If not the pandemic, the smog

    As the national capital region is slowly experiencing a comeback of the usual activities, smog, or smoke and fog, is again becoming an ever-present threat to the health of city residents.
    Clearing the air was one if not the only positive effect the pandemic provided at the onset. That the cross on Mt. Samat’s Dambana ng Kagitingan (Shrine of Valor) in Bataan could be viewed from a high point in Metro Manila then will again be blurred unless environmental managers step up and do something about the smog.

    MANILA — The Philippine Institute of Volcanology and Seismology (Phivolcs) clarifies the haze above Metro Manila in the past two days did not come from Taal Volcano in Batangas, despite her restiveness.

    “The haze in Metro Manila is most likely caused by human activities, such as emission of vehicles, and not Taal,” says Science Undersecretary and Phivolcs officer-in-charge Renato Solidum Jr said.

    “You can see this pollution clearly in the morning when the temperature is cooler as the sun has just risen. The haze is from the ground and moving up and very evident in major roads,” he says.

    The Department of Public Services (DPS) confirms the PhiVolcs clarification. According to the agency’s air quality monitor, 10 AM Monday, 28 June until 9 AM Tuesday, 29 June, Air Quality Index City was “observed to be dominated by ‘unhealthy’ and ‘unhealthy for sensitive groups’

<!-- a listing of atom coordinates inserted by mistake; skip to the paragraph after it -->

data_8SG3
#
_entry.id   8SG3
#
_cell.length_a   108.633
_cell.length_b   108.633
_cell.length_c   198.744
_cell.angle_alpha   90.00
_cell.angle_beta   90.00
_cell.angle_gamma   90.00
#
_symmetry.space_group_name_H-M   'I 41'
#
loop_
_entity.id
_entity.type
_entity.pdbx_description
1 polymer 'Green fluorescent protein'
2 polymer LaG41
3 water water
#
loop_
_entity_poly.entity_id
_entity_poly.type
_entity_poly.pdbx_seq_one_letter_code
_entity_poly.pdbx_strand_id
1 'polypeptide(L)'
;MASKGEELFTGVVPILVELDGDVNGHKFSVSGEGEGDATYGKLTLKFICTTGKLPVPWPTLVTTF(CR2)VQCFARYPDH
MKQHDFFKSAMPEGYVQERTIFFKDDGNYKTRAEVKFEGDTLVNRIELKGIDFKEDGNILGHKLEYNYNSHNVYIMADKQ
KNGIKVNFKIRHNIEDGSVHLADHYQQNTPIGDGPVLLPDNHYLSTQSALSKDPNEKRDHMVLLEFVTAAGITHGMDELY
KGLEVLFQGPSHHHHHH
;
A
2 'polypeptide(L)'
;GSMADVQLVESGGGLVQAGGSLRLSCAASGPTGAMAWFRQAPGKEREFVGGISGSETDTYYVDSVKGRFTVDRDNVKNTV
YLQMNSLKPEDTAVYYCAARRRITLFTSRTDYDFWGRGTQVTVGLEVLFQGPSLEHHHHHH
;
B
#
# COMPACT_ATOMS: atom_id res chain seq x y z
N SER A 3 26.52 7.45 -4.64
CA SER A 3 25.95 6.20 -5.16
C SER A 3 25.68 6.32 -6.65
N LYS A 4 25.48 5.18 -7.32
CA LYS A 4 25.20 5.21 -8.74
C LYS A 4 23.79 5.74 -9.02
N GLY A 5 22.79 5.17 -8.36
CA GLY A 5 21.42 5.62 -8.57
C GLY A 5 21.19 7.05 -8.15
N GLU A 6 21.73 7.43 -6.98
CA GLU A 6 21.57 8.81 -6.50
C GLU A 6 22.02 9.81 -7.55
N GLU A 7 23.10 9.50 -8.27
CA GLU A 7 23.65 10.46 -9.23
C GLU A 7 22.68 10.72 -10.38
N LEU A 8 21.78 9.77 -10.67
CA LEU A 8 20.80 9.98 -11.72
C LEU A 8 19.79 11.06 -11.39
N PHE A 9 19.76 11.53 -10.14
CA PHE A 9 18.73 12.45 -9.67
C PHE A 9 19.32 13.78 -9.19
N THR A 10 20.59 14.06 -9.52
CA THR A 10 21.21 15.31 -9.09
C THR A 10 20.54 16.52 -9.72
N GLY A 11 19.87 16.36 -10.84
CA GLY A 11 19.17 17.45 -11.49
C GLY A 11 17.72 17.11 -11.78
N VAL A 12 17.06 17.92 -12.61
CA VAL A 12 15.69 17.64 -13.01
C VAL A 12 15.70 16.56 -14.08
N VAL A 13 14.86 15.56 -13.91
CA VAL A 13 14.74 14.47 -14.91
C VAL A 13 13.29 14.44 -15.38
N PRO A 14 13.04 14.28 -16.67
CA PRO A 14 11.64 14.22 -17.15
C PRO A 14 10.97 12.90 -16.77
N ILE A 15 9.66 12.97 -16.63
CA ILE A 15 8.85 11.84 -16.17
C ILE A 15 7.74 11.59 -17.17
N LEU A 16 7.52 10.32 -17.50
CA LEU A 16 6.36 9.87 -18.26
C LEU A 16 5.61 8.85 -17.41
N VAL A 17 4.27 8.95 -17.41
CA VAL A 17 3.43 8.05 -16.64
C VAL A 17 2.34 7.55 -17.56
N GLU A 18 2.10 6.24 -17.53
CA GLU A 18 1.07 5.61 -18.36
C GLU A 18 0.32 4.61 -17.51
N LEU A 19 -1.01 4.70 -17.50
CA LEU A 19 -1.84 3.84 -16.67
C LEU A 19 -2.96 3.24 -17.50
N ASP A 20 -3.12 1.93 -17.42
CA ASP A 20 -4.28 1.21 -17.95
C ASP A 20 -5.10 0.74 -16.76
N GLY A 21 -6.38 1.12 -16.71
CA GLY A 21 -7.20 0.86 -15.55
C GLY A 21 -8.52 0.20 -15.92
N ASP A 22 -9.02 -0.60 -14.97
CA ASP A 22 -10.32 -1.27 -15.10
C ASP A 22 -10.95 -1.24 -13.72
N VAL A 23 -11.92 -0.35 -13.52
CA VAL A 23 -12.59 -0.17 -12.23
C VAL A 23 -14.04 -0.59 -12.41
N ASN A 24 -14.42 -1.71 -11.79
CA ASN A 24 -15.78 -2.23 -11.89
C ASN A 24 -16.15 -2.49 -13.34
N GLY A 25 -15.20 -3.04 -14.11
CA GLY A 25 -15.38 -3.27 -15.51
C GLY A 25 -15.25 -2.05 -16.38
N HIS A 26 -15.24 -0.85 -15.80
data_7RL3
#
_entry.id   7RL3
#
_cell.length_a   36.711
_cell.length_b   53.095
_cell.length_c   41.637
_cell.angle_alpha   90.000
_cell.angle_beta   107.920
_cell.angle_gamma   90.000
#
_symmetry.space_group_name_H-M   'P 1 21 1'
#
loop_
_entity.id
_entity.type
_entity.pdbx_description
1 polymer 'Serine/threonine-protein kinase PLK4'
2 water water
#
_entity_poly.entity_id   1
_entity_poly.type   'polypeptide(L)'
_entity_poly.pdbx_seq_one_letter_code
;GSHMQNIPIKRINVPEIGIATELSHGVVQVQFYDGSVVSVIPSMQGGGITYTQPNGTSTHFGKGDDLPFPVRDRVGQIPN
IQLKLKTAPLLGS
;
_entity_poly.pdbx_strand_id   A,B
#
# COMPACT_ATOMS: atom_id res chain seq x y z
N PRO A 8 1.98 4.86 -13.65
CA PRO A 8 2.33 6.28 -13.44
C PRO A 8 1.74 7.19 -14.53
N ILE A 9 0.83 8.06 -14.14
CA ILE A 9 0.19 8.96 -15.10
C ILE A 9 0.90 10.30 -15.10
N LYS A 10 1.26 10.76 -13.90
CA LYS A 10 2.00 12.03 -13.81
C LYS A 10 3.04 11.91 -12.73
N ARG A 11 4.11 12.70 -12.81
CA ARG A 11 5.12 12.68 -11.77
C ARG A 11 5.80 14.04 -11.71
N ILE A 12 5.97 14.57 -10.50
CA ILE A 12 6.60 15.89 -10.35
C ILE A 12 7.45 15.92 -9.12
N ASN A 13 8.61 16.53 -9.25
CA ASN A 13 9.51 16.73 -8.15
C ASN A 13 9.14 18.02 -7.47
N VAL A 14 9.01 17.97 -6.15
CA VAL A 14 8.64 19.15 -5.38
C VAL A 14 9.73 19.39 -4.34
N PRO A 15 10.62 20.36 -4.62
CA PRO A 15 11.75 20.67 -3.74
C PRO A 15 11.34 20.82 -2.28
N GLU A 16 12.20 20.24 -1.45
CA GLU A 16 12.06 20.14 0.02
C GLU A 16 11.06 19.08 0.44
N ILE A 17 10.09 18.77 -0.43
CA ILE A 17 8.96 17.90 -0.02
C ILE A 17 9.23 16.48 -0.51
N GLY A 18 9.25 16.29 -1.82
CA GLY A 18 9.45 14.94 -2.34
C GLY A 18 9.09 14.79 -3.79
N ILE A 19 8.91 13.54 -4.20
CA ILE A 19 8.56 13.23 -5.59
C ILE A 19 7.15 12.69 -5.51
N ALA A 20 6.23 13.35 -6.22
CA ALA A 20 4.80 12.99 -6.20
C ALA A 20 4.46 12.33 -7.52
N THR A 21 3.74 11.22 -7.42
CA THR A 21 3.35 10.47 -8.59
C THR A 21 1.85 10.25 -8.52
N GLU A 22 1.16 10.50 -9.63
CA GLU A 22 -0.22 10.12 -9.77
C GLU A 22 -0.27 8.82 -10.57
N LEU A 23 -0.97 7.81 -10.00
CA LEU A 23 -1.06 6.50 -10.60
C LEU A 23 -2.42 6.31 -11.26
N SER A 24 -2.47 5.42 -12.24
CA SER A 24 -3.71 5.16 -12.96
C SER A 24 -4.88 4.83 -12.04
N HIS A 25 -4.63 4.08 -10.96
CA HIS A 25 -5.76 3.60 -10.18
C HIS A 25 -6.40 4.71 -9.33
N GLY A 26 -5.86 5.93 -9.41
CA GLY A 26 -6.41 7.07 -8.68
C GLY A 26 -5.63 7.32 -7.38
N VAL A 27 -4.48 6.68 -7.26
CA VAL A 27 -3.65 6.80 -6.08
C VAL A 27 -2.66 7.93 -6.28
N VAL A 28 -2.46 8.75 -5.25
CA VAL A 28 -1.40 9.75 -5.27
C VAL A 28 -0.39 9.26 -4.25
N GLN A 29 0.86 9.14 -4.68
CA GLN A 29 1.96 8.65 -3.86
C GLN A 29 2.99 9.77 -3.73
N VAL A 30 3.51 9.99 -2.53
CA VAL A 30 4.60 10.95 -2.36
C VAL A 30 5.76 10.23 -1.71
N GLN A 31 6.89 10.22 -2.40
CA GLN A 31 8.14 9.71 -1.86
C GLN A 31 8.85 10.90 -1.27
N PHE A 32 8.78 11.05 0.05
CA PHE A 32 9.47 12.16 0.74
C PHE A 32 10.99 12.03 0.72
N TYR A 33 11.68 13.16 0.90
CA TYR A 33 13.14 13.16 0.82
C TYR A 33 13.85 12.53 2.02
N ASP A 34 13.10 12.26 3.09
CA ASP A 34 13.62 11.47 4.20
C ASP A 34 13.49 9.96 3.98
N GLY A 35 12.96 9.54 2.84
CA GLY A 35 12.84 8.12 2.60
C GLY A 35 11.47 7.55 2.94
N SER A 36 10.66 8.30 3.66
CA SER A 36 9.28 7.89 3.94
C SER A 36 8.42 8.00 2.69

Since 25 June, increasing concentrations of PM2.5 Levels were recorded in several areas in Metro Manila says the Public Service agency but did not disclose any specifics on how much and where the increase was monitored.


    Fine particulate matter (PM2.5) is an air pollutant that is a concern for people’s health when levels in air are high. PM2.5 are tiny particles in the air that reduce visibility and cause the air to appear hazy when levels are elevated.

    Meanwhile, because of the report, the DPS is encouraging the public that if any adverse effects are experienced, consult a doctor or the Barangay Health Emergency Response Team for proper treatment.

    Solidum says the plume over Taal on Monday moved toward the northeast and not to Manila.

    In an advisory, Phivolcs warns the volcanic smog, or “vog”—a type of air pollution—observed over Taal Volcano’s caldera can irritate the eyes, throat and respiratory tract.

    The vog was caused by high levels of sulfur dioxide gas emissions from the main crater, says the agency and warns the public to limit their exposure to vog, avoid outdoor activities, and stay indoors with doors and windows shut.

    The DPS says people with lung and heart disease, older adults and children are advised to stay indoors as they are at a greater risk from air pollution exposure.

    It warns the public to also stay indoors or use N95 face mask, ideally, and drink plenty of water to reduce any throat irritation or constriction.  (LO/The MiNT)

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